“Who is I?” is consciously quantifiable. In the simplest terms, this “I,” about whom you are asking, is the conditioned you – your self image of yourself based on your upbringing and conditioning. It’s a relative sense of self – relative to the type of programming you received. It’s different from all other “I’s” you encounter because we all got different programming, even identical twins.

The “I” most people identify with is a false I-dentity. The formula for this sense of self is simple: I = Conditioned You.

We come to believe that is who we are because of the evidence trail it leaves.

It’s hard for us to comprehend that we are more than the “I” can see.

It’s the same problem we have when we attempt to contemplate infinity; we never get a conscious answer.

So it’s time to stop asking the question, “Who am I?” and time to experience that I. Notice that once you have an experience with something, less explanation is needed.

“How will I know I’m in love?” is a question that won’t produce a satisfying answer until you experience being in love. Once you experience the deeper than the surface “I,” you’ll stop asking the question, “Who am I?” and just go directly for the experience.

There is a difference between “Who is I?” and “Who am I?” Once you experience the difference, you’ll know you are more than your conditioning.

All the best,

John

JOHN MORGAN COACHING

LOSE WEIGHT & KEEP IT OFF

STOP SMOKING FOREVER

ACCOMPLISH ANYTHING

I LOVE MY BODY

SLEEP THROUGH THE NIGHT

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August 14, 2012

Coming and Going

Filed under: John Morgan's Blog — John Morgan @ 6:06 am

C485864 mThoughts that make you stand up and take notice come at the oddest times. Who carries a pen or pencil into the bathroom? “Have you no respect, Grasshopper?”

Here’s an outhouse offering from the cute little katydid: “You may not have had a choice in how a pattern came to you, but choice is the best choice for having it go away.”

Most of our patterns came to us accidentally. Think no further than your pattern of speech. You weren’t born with it; you acquired it, and that acquiring came without your knowledge or permission. Most people will have their pattern of speech, as broadcaster, Paul Harvey used to say, “From here to the hereafter.”

Some will want to change a lifelong pattern. They want it to go away in the worst way. As many have written, noticing is the first step in outgrowing a pattern. Here’s a secret most people don’t know: Patterns really don’t go away, they just get out of the way, so you can have the opportunity to make another choice. Perhaps an example would be helpful.

I don’t like rude people and I don’t like it when I act rudely. When I notice my rude behavior, I choose to set it aside so I can interact more effectively with others. But there are some rare times when being rude is the best choice. If you no longer owned the pattern, you wouldn’t be able to use it. Please trust me on this: Once acquired, we always own a pattern.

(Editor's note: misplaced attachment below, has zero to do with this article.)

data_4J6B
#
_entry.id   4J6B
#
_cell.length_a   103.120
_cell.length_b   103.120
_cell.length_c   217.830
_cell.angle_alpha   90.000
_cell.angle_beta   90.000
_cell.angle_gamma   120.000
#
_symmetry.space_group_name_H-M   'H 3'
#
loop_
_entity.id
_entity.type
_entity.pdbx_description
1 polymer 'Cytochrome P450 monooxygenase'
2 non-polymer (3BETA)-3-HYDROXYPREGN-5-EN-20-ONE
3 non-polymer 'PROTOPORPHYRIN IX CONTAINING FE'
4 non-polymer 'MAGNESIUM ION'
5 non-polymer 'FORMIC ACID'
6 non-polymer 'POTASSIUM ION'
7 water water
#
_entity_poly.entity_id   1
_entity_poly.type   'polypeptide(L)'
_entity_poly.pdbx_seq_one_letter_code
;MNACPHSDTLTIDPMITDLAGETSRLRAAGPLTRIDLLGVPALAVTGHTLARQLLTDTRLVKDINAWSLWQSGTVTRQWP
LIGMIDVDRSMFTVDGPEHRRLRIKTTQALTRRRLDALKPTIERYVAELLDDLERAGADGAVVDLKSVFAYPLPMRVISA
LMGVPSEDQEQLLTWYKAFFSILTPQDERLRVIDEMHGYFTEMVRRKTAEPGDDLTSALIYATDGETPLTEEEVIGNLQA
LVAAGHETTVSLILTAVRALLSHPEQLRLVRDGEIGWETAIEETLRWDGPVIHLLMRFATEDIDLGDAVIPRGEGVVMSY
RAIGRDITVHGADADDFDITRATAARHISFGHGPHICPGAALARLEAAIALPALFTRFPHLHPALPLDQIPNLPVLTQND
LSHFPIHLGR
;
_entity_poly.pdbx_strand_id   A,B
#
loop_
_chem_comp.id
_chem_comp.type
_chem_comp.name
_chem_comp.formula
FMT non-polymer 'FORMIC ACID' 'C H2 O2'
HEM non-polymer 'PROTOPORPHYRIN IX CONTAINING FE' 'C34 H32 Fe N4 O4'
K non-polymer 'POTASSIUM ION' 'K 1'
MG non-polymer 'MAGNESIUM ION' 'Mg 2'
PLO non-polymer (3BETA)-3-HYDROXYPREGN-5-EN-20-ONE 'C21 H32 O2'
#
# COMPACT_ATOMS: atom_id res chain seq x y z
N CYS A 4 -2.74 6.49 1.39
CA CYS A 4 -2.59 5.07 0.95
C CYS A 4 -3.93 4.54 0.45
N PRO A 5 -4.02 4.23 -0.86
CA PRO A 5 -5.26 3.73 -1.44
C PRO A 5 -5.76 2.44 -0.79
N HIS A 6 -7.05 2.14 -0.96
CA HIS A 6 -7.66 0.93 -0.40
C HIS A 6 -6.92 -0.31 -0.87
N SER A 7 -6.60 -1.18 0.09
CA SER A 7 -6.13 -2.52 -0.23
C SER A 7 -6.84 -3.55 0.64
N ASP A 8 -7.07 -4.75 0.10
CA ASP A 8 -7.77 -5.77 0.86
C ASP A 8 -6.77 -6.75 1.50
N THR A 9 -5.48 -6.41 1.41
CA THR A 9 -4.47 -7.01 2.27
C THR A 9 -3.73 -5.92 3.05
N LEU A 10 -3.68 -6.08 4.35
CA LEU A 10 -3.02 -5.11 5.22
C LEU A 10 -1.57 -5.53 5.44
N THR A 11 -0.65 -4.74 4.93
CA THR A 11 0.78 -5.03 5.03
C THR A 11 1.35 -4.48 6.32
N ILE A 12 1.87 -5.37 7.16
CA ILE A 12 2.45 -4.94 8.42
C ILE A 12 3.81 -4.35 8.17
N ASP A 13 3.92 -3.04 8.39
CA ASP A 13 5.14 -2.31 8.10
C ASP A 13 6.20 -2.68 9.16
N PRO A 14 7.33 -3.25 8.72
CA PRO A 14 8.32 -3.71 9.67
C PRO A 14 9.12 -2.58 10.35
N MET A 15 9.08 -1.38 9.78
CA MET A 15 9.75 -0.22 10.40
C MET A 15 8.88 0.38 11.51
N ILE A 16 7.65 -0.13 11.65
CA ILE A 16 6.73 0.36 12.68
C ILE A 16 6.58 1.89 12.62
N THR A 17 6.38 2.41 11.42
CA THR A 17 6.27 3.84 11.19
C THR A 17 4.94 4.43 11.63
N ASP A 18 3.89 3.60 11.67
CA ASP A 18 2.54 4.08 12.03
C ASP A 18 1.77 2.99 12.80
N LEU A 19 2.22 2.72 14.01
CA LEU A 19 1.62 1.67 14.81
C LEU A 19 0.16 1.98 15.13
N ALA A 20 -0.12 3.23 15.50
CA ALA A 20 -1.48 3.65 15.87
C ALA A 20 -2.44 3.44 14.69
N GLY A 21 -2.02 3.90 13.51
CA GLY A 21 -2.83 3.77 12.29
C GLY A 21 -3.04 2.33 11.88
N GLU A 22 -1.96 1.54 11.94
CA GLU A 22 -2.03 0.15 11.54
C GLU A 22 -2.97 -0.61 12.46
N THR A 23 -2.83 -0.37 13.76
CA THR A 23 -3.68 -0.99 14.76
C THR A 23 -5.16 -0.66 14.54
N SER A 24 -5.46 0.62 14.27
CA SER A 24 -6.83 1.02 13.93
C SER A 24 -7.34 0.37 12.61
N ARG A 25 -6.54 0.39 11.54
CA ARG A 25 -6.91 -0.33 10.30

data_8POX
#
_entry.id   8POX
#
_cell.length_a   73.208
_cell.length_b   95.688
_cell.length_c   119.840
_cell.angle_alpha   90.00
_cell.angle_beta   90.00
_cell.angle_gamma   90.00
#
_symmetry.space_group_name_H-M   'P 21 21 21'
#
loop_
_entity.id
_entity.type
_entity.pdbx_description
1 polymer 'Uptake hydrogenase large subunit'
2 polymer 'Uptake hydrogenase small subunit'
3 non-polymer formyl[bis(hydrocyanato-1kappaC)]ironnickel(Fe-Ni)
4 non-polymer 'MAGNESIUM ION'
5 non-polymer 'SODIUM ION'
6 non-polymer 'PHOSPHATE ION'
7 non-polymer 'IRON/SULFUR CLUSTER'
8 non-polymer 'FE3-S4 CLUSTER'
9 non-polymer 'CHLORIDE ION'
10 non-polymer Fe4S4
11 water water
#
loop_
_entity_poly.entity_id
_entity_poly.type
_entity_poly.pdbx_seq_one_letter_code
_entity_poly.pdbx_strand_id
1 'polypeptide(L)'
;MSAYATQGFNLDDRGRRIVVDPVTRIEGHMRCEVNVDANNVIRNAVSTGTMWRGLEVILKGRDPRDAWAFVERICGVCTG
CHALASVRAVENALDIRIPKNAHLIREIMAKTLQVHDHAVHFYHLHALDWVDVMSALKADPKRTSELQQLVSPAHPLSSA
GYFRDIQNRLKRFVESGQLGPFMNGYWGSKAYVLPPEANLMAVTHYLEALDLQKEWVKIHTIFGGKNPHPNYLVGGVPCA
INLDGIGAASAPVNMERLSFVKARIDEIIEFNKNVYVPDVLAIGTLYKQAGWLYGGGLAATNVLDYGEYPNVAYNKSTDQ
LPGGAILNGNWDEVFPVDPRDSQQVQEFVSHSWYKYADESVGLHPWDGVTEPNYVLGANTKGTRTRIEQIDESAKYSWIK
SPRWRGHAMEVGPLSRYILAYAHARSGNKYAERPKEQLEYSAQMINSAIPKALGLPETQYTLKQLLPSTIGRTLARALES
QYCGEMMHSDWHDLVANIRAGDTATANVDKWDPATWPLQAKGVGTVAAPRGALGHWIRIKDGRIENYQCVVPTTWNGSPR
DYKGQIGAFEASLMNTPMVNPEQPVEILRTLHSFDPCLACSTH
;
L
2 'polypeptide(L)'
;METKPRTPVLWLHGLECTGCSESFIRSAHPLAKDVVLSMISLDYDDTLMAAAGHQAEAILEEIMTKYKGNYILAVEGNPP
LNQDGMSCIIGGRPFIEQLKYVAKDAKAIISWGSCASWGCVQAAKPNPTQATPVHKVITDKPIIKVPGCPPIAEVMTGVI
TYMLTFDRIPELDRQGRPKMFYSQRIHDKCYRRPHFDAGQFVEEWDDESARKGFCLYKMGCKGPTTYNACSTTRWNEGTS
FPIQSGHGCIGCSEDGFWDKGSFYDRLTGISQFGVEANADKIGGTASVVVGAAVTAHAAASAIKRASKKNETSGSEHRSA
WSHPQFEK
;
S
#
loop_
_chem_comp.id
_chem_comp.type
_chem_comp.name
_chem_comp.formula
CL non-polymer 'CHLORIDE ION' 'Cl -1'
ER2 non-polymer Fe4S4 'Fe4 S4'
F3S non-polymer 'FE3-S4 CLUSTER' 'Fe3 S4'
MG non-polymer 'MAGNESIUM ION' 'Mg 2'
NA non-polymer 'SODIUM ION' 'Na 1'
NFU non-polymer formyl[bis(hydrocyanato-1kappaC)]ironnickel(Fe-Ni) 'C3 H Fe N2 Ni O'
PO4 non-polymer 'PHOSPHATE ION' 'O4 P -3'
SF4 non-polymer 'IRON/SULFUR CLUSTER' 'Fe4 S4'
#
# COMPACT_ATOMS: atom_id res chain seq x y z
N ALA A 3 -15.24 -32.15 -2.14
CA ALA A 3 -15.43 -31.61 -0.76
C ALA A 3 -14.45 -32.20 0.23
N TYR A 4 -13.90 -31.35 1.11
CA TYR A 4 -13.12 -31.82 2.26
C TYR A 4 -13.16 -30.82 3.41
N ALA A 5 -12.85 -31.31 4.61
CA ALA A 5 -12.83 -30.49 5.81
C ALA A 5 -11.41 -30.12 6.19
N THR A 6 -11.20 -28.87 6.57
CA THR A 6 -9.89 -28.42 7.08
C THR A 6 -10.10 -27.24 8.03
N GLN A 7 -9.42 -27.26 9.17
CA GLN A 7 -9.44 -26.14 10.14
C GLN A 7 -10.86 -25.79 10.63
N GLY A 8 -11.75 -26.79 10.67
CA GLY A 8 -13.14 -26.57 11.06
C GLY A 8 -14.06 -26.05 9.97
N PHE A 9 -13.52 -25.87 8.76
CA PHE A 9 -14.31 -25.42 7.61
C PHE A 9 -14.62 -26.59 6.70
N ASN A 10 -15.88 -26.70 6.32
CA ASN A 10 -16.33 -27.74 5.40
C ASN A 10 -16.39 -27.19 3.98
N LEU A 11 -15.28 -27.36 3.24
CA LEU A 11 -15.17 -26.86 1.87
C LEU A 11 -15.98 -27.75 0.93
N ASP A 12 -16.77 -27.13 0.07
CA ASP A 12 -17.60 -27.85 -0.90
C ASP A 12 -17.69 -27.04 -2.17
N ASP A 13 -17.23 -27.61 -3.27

So after noticing our pattern in action, what do we do? We make another choice. It’s a simple concept but not easy to execute. That’s because patterns have a powerful lobbying group with the ability to rationalize anything.

Once you notice a pattern in action and wish to make another choice, you will get arguments to the contrary from this lobby group that would make famed attorney, Clarence Darrow cower.

What to do? Here’s what not to do: Don’t engage in a debate. You will lose and lose badly. You are outmanned and out gunned. What you can do is begin to notice the pattern of argument. Once you decide to make another choice, just watch and listen to the arguments to the contrary form. They will be eloquent and they will all be for keeping your pattern in place.

So not only do you have to notice the pattern of behavior you want to set aside, you also have to notice the arguments for keeping it in place. Once you get a bit of practice with your observations, you begin to get entertained rather than entrained by the arguments.

Few people like practicing; but when you make the choice to do so again and again, your patterns step aside giving you the ability to decide.

There’s an old Motown song called, “This Old Heart of Mine” which contains the lyrics, “You’ve got me never knowing if I’m coming or I’m going.” That’s the way you’ll feel when you don’t perceive you have a choice.

Final thought: Practice noticing and choosing and you’ll do a lot less losing.

All the best,

John

JOHN MORGAN COACHING

LOSE WEIGHT & KEEP IT OFF

STOP SMOKING FOREVER

ACCOMPLISH ANYTHING

I LOVE MY BODY

SLEEP THROUGH THE NIGHT

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August 9, 2012

Succinct

Filed under: John Morgan's Blog — John Morgan @ 7:06 am

C420487 mI woke up with the word, “Succinct” on my mind.

I checked a few dictionaries and here is a brief explanation. Succinct: Briefly and clearly expressed.